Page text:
WASHINGTON, June 25, 2018 /PRNewswire-USNewswire/ -- With nearly 10 million new cases of dementia and Alzheimer's disease occurring each year1, and no cure, today AARP launched a new campaign, "Disrupt Dementia." The campaign aims to help drive new diagnostics and treatments for dementias while providing education, support and hope for patients and family caregivers impacted by the physical, emotional and financial stress of dementia.
The centerpiece of the campaign is AARP's new $60 million investment in the Dementia Discovery Fund (DDF), the first and largest venture fund focused on discovering and developing effective new drugs for treating dementia. AARP also helped secure the participation of UnitedHealth Group (NYSE: UNH) and Quest Diagnostics (NYSE: DGX), which have invested $10 million and $5 million respectively – totaling $75 million to the DDF's fight against a condition that has not seen a new approved treatment in 15 years.
"AARP's mission is to empower people to choose how they live as they age, but dementia takes that privilege away from millions of Americans and people around the world," said AARP CEO Jo Ann Jenkins. "The statistics are staggering, and the numbers continue to climb each year. By 2030, there are projected to be 82 million people suffering from dementia.2 And despite decades of research costing billions of dollars, there is still no cure and few ways to treat symptoms of dementia. With today's investment in the DDF, AARP and our partners have committed to helping find innovative solutions that can reverse the trend of this health crisis and champion brain health."
A newly released AARP survey of U.S. physicians shows that doctors are also frustrated with the limited tools available to diagnose and treat dementia for their patients. One in three U.S. physicians surveyed say they feel that current dementia treatment options are poor, and nearly half of physicians strongly agree that there needs to be more diagnostic tools and research for dementia. In fact, most physicians (62 percent) say a lack of diagnostic tools is the greatest impediment to effective treatment. Moreover, there is not significant optimism among physicians for progress anytime soon. Only 10 percent say they are extremely or very optimistic that effective treatment protocols will emerge in the next five years.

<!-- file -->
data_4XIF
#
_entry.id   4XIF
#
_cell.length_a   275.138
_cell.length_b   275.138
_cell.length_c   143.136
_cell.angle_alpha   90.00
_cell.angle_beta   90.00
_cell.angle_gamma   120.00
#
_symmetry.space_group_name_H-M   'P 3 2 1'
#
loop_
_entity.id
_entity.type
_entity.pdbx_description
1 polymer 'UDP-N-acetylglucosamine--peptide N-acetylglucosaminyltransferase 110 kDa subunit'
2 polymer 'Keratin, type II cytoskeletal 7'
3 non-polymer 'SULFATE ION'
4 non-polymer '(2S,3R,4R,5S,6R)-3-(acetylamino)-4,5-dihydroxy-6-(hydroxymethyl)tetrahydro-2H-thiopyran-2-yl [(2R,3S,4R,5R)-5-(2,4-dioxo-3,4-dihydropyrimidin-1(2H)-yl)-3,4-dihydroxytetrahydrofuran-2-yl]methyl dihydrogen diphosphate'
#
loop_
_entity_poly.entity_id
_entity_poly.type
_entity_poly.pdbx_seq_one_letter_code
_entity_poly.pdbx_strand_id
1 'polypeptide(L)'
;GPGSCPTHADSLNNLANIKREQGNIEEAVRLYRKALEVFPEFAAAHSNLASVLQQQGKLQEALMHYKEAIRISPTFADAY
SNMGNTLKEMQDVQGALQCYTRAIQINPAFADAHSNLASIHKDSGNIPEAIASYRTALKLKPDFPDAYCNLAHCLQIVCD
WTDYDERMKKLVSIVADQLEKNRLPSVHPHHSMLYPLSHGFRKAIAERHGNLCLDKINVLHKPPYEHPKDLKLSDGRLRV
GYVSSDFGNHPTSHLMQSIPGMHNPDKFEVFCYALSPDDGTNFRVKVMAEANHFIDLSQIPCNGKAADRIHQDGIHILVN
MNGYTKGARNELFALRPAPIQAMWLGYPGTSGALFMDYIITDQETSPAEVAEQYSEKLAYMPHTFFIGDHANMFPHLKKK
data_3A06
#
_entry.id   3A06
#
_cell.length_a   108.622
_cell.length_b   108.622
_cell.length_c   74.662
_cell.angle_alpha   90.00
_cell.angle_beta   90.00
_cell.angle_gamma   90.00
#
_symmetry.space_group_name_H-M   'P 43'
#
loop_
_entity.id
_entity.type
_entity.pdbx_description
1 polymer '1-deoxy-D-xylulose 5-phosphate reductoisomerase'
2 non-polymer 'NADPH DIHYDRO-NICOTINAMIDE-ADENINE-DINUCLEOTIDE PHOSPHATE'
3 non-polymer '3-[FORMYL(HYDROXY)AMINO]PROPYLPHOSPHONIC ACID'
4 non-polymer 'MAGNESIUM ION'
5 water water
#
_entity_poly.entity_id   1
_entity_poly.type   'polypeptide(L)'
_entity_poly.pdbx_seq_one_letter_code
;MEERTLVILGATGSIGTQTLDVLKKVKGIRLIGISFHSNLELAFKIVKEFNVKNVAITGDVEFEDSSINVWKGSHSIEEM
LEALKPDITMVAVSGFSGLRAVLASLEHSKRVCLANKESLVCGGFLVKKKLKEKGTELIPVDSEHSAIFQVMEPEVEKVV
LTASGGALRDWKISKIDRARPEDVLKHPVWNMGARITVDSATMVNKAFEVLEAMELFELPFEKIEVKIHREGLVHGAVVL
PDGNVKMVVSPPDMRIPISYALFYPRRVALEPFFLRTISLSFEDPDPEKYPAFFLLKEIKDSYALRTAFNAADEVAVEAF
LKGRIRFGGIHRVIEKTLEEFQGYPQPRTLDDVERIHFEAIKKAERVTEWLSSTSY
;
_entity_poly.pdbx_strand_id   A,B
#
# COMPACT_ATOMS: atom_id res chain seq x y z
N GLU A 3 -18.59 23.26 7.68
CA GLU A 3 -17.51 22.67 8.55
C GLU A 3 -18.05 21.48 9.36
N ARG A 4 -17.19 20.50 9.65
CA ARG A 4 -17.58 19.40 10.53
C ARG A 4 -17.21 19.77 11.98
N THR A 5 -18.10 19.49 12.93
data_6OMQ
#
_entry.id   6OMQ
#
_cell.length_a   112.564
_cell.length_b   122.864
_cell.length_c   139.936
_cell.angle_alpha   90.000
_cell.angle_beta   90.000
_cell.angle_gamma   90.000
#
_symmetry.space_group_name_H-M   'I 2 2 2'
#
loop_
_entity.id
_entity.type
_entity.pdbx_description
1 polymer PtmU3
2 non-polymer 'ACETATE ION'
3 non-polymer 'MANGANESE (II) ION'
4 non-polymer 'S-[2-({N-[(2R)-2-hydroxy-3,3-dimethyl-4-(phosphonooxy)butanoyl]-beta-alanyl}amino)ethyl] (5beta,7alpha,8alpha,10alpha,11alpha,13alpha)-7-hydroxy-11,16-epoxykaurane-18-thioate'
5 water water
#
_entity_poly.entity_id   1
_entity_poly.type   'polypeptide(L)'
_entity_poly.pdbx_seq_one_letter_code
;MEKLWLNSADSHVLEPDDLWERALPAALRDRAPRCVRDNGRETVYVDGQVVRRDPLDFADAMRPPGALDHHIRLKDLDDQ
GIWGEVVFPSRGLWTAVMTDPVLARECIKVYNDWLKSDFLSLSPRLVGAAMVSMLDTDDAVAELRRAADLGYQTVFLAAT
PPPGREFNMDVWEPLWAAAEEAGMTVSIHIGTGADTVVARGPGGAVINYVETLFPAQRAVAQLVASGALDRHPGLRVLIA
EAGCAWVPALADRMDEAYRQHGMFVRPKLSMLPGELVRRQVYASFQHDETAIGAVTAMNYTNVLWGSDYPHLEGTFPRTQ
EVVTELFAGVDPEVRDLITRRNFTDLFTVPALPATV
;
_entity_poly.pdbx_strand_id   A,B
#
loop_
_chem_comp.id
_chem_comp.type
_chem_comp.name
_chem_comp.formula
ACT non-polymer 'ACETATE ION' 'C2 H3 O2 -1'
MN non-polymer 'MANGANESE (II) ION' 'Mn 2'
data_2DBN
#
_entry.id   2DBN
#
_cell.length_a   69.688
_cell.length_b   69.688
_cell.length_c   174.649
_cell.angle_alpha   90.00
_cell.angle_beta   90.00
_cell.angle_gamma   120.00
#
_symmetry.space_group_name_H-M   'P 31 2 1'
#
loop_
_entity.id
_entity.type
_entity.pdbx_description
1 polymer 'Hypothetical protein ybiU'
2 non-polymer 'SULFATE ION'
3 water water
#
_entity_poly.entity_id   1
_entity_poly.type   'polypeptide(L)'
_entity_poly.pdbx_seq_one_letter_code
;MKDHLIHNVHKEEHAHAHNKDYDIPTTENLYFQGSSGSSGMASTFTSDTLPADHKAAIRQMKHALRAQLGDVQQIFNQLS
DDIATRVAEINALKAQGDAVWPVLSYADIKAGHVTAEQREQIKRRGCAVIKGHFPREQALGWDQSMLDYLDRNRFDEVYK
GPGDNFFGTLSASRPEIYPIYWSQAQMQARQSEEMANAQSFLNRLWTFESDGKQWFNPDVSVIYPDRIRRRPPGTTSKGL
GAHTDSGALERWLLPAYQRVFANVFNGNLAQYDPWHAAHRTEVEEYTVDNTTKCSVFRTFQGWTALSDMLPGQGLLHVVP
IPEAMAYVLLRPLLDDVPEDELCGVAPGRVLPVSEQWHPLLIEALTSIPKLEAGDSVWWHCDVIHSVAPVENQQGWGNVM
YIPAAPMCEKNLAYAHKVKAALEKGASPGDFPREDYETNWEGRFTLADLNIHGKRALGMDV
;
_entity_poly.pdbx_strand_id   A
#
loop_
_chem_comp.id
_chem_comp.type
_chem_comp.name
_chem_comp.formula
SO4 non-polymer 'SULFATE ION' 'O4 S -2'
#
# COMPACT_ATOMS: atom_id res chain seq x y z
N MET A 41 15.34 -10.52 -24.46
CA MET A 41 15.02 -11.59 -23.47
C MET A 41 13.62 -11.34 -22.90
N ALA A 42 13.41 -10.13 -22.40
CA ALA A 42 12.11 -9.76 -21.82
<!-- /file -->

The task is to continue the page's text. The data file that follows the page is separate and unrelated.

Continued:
The last Alzheimer's drug was approved more than a decade and a half ago and only brings temporary relief of disease symptoms. Since that time, more than 400 clinical trials have failed. Highly touted research focusing on eliminating plaques and tangles has, unfortunately, not produced safe, effective treatments, and some companies have abandoned their efforts in the face of long odds. Because of this, nearly half of physicians in the new AARP survey say dementia is a hopeless diagnosis.
And the brain health crisis doesn't just affect dementia sufferers, but also their friends, family and loved ones. The latest data shows that the impact of dementia on both patients and family caregivers will only continue to grow, as the number of people with the disease in the U.S. is estimated to reach 14 million by 2050, according to research conducted by the Alzheimer's Association. It is estimated that family caregivers of people with Alzheimer's and dementia provided 18.4 billion hours of unpaid assistance in 2017 alone, a contribution valued at $232.1 billion nationally.3
To draw attention to the experiences of patients and family caregivers and to spark bold new solutions for the world's brain health crisis, AARP is initiating a conversation during national Alzheimer's & Brain Awareness Month. Today, June 25, AARP is hosting an event in New York City featuring a group of experts in the medical, business and technology sectors as well as notable celebrity guests, including acclaimed journalist and author Katie Couric as the event emcee, and award-winning actress Jane Krakowski, who will share her own personal experience as a dementia caregiver. Following remarks by AARP CEO Jo Ann Jenkins, the experts and advocates who will speak at the event include Kate Bingham, the SV managing partner of the Dementia Discovery Fund; UnitedHealthcare's Chief Medical Officer Dr. Peter Pronovost; and technology and personal finance reporter and expert, Natali Morris. Key learnings, tips and content for family caregivers will be shared at www.AARP.org/DisruptDementia for those unable to attend in person.